The Market and Trump’s First 100 Days

Love him or hate him, it is hard to deny the presidential impact on the stock market. In his first 100 days as President, Trump has now claimed the second most bullish run of any president dating back to 1928. With a return of 9.71%, the only president to have outperformed was John F. Kennedy in 1961.


While we all know that history does not always repeat itself. However, there are many times that it sounds very familiar! If this holds true, we are likely looking at a bullish year. In all three previous instances of monster 100-day market performance each president (Kennedy, Bush and Clinton) logged a bullish year overall. Only Clinton had a small drawdown at his 200-day mark.


S&P 500 Performance Following a Bullish First 100 Days With a New President: 1928 – 2017


Presidential Market Performance


As both a trader and an educator, what concerns me is the bias I consistently see people applying to their analysis based on political and social opinions. STOP. Here is the reality – the market does not care. I know, it is hard to believe.


I have watched traders sit on the sidelines from 2009 to 2017 because they were convinced Obama was going to drive us off a fiscal cliff. Whether his policies were right or wrong, if you were sitting on your hands, you missed one of the greatest bullish runs in our generation.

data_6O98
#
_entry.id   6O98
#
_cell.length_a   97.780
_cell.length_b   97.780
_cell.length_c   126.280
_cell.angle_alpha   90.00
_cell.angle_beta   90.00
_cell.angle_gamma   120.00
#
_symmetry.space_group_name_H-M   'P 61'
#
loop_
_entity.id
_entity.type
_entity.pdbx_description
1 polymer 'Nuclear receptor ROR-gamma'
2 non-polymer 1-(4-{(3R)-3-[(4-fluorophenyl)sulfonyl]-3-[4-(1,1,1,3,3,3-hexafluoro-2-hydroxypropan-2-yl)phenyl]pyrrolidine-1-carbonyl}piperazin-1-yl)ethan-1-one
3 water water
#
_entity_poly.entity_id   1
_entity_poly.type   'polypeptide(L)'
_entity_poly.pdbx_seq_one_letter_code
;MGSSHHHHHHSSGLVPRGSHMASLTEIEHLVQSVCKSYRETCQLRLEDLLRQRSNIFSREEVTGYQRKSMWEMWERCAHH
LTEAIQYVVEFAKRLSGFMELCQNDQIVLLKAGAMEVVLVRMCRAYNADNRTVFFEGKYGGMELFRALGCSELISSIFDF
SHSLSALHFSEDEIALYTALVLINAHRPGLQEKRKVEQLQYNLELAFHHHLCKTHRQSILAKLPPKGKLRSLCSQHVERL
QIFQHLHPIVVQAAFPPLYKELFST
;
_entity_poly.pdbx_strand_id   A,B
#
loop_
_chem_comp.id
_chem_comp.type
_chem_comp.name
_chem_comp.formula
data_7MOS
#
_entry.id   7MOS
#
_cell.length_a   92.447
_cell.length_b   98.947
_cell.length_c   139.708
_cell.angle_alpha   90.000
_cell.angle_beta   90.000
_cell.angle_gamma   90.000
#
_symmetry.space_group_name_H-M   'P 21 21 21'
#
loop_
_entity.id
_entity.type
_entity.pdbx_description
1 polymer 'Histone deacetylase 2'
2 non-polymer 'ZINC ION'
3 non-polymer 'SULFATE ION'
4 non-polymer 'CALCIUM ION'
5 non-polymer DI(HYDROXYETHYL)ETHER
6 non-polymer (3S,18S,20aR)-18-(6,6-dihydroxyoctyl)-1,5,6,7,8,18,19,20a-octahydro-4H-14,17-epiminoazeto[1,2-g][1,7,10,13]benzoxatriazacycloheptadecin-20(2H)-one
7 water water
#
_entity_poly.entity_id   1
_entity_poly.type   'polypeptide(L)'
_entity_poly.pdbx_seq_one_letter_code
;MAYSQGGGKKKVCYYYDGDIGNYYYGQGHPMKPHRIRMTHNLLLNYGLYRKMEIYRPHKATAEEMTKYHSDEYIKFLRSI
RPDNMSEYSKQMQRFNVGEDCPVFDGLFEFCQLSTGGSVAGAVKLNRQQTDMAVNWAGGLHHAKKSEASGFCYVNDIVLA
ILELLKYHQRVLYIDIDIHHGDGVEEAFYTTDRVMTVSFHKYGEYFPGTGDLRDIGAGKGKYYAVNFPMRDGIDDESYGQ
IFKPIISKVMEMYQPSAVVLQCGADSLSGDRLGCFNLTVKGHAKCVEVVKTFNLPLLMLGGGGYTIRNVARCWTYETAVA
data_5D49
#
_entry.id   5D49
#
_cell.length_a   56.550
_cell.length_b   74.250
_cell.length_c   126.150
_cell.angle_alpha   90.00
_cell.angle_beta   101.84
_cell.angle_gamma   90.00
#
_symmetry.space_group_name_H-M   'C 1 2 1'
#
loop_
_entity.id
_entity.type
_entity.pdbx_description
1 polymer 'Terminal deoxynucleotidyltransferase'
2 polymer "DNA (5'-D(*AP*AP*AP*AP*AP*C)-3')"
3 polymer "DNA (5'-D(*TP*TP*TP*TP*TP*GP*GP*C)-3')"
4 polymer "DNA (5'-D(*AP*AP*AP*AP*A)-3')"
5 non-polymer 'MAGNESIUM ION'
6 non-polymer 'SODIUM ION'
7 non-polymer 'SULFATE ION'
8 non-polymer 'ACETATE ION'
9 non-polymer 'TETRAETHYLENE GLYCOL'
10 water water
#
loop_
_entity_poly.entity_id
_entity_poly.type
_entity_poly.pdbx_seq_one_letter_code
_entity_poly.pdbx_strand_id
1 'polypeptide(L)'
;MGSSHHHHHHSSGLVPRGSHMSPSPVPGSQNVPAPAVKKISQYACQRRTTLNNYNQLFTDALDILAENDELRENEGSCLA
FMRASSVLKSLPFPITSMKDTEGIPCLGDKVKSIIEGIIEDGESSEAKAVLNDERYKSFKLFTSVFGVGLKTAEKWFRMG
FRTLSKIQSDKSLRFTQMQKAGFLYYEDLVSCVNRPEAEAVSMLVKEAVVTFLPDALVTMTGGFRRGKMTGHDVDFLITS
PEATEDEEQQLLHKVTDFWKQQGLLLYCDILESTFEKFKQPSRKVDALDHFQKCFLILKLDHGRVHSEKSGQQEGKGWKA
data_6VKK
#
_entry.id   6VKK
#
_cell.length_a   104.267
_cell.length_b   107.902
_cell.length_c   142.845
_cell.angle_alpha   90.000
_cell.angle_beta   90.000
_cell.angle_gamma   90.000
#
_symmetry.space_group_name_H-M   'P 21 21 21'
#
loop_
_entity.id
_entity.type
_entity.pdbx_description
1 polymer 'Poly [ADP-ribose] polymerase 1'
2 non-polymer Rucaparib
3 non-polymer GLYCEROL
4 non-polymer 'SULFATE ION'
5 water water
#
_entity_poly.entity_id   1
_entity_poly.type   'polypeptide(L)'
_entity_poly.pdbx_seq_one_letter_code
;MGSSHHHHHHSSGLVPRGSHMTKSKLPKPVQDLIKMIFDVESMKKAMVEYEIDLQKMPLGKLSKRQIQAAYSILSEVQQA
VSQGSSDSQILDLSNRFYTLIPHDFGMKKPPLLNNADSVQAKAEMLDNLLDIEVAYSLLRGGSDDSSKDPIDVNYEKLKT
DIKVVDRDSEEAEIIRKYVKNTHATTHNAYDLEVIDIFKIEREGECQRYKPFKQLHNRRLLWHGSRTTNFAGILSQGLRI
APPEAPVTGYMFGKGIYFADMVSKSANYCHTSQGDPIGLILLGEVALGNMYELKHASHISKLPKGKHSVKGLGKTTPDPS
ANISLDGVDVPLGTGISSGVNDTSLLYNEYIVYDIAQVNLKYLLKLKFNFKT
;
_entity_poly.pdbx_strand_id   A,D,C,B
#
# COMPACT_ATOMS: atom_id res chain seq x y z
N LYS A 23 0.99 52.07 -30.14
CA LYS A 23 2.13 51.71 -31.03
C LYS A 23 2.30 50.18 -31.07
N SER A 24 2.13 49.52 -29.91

Today, the other half is freaking out. Convinced Trump is going to cause an economic Armageddon somehow, and they are fully exited from their positions. Some have doubled down and shorted the market.


If you feel a pang in your stomach right now, it might be a good time to do a reality check. If you feel a sense of relief or excitement politically, you too may want to do a check in with reality.


Don’t missunderstand – I’m not suggesting you trade blindly bullish. I’m not suggesting you agree or disagree with any political agenda. I am proposing, however, that as a trader you have a couple of critical responsibilities:

  1. Analyze which direction the market is moving with an unbiased eye
  2. Chose a correct strategy, including triggers, targets and stops
  3. Establish both account and trade risk management protocol and follow it relentlessly


This article is an excerpt from the weekly publication called Trade-Ideas. Use this link to enjoy a free, all-access membership to TradeSmart University and download the full version.


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